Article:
By Jessica Kronzer, contributor
A year and four months after earning their degrees, JMU’s class of 2020 will walk the stage Sept. 3. The graduates will become the first class to move their tassels at the Atlantic Union Bank Center, which opened in Nov. 2020. But some alumni feel it’s too little, too late.
Mary-Hope Vass, JMU’s university spokesperson, said the institution is excited to welcome the class back for their commencement ceremonies, which were postponed due to the pandemic.
“The class of 2020 certainly had significant challenges before and even upon graduation,” Vass said. “While it’s another challenge that it’s a little bit late, it was still something that was not forgotten by senior leaders and something that’s still been very much a priority for them to do.”
Vass said details regarding health guidelines for the ceremony, the number of guests allowed, and other events planned for the weekend-long celebration are yet to come. The university is also planning a football game along with other activities.
The decision to host a ceremony did not come without pressure from alumni and their families. Paul Hanna, a 2020 graduate who majored in history, created an online petition to support an in-person commencement that garnered over 500 signatures. Hanna said the number of signatures “skyrocketed” after the site was posted on the “JMU parents” and the “JMU Class of 2020” Facebook groups.
An email sent to 2020 alumni offered a poll with different options to celebrate their graduation. Some of these included a free night’s stay in a hotel, a cap decorating contest and a scavenger hunt. This survey had some graduates worried that the university was considering not holding a ceremony, which motivated Hanna to post his petition.
“I wanted to get all of our opinions out there to show the JMU administration that we really want a classic commencement ceremony,” Hanna said.
Though many pestered the university for a ceremony, the event being so delayed presents challenges for graduates and their families. Some students are debating if it’s worth returning to Harrisonburg in the fall. In an Instagram poll of 46 alumni, only 24% of respondents said they plan to attend the commencement ceremony.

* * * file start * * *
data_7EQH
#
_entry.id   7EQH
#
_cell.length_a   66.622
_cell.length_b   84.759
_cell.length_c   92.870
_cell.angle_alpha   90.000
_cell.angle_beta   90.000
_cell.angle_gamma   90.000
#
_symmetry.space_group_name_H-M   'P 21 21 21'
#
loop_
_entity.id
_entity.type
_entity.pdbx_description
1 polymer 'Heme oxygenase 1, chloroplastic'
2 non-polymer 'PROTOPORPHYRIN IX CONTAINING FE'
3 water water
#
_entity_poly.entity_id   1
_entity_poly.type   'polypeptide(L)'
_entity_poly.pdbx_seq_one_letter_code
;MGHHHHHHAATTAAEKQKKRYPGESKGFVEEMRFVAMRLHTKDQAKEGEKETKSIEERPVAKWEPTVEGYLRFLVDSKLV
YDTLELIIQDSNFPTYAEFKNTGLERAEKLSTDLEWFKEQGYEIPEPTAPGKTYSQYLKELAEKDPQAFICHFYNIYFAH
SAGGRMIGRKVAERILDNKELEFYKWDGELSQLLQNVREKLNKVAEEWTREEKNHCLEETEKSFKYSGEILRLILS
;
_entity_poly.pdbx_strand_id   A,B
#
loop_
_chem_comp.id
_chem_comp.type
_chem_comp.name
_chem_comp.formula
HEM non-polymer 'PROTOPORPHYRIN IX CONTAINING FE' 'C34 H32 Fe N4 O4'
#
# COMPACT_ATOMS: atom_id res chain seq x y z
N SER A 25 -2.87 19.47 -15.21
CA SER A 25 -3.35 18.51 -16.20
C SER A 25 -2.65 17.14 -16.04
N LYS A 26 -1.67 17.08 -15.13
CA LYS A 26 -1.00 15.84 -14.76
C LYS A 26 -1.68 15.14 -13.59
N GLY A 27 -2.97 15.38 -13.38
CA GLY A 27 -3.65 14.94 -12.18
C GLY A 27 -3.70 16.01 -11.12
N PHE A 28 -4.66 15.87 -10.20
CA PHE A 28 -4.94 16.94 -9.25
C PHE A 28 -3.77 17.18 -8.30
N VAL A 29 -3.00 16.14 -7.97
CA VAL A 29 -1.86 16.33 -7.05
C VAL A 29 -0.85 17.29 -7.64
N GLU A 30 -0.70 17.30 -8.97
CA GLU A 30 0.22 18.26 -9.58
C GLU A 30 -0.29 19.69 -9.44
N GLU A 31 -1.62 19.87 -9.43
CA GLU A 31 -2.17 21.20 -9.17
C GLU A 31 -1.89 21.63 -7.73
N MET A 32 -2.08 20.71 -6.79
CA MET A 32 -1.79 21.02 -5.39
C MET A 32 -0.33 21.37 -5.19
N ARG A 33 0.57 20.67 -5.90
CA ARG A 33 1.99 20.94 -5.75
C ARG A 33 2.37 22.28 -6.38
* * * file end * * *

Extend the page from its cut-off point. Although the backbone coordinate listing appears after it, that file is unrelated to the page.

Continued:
Megan Giannini, a psychology graduate, is unable to attend because she will already be in graduate school at Longwood University in Farmville in the fall. Giannini would have preferred for a ceremony for 2020 graduates to have taken place before the class of 2021’s graduation – but even then, she may not have gone.
“Personally, I wouldn’t have gone just because it has been so long that it doesn’t have the same effect as if it was closer to when we actually graduated,” Giannini said. “This far out, it feels like they’re just trying to appease the people who were complaining and not really give us a day to celebrate it.”
Giannini said hosting commencement on a weekday leading up to Labor Day weekend adds scheduling hurdles for many alumni.
Travis Cannella, a 2020 alumnus, majored in computer information systems. He’s still deciding whether to attend the ceremony, and said his choice would be determined by whether his friends attend and what sorts of other events the university hosts.
“A lot of schools did the combined graduation this spring, which I thought would have been a way better idea,” Cannella said. “It’s just kind of not really a big deal anymore.”
For Cannella, the potential need to take off work, find a dog-sitter, and schedule hotel accommodations all present challenges to attending. Cannella’s parents have already been disappointed twice, now that two Mays have passed without a ceremony.
“Now we have to do it all again for the third time, but it’s just kind of too much at this point,” Cannella said. “I’m basically at the point where if a lot of my friends go, I’ll go, but a lot of them are saying the same thing.”
For alumni who can attend, the ceremony provides a chance for closure and to celebrate their accomplishments. Anna Camden, who studied health service administration, is looking forward to spending the weekend reuniting with her friends, but feeling a bit lukewarm about the official ceremony.
“If it was just up to me, I probably wouldn’t care so much about it,” Camden said. “But my mom and my dad, they really want to see me walk.”
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